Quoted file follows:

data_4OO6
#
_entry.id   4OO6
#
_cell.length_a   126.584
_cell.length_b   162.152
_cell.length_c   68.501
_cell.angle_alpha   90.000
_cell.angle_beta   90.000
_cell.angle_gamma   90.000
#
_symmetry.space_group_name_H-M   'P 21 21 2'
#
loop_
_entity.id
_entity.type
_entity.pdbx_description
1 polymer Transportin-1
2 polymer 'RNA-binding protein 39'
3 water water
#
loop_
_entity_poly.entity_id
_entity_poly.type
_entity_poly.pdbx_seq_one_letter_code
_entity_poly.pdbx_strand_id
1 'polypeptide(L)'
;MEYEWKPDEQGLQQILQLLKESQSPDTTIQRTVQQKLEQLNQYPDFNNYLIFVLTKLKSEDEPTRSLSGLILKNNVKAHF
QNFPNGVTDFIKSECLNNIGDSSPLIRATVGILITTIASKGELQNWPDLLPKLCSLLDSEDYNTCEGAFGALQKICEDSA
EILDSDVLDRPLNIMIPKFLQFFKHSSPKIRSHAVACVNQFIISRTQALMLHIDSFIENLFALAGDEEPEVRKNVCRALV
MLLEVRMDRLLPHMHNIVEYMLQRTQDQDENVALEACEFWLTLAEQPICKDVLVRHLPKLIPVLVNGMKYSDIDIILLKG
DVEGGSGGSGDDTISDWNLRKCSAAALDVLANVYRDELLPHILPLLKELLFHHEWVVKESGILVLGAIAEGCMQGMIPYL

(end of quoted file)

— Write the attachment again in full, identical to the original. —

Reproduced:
data_4OO6
#
_entry.id   4OO6
#
_cell.length_a   126.584
_cell.length_b   162.152
_cell.length_c   68.501
_cell.angle_alpha   90.000
_cell.angle_beta   90.000
_cell.angle_gamma   90.000
#
_symmetry.space_group_name_H-M   'P 21 21 2'
#
loop_
_entity.id
_entity.type
_entity.pdbx_description
1 polymer Transportin-1
2 polymer 'RNA-binding protein 39'
3 water water
#
loop_
_entity_poly.entity_id
_entity_poly.type
_entity_poly.pdbx_seq_one_letter_code
_entity_poly.pdbx_strand_id
1 'polypeptide(L)'
;MEYEWKPDEQGLQQILQLLKESQSPDTTIQRTVQQKLEQLNQYPDFNNYLIFVLTKLKSEDEPTRSLSGLILKNNVKAHF
QNFPNGVTDFIKSECLNNIGDSSPLIRATVGILITTIASKGELQNWPDLLPKLCSLLDSEDYNTCEGAFGALQKICEDSA
EILDSDVLDRPLNIMIPKFLQFFKHSSPKIRSHAVACVNQFIISRTQALMLHIDSFIENLFALAGDEEPEVRKNVCRALV
MLLEVRMDRLLPHMHNIVEYMLQRTQDQDENVALEACEFWLTLAEQPICKDVLVRHLPKLIPVLVNGMKYSDIDIILLKG
DVEGGSGGSGDDTISDWNLRKCSAAALDVLANVYRDELLPHILPLLKELLFHHEWVVKESGILVLGAIAEGCMQGMIPYL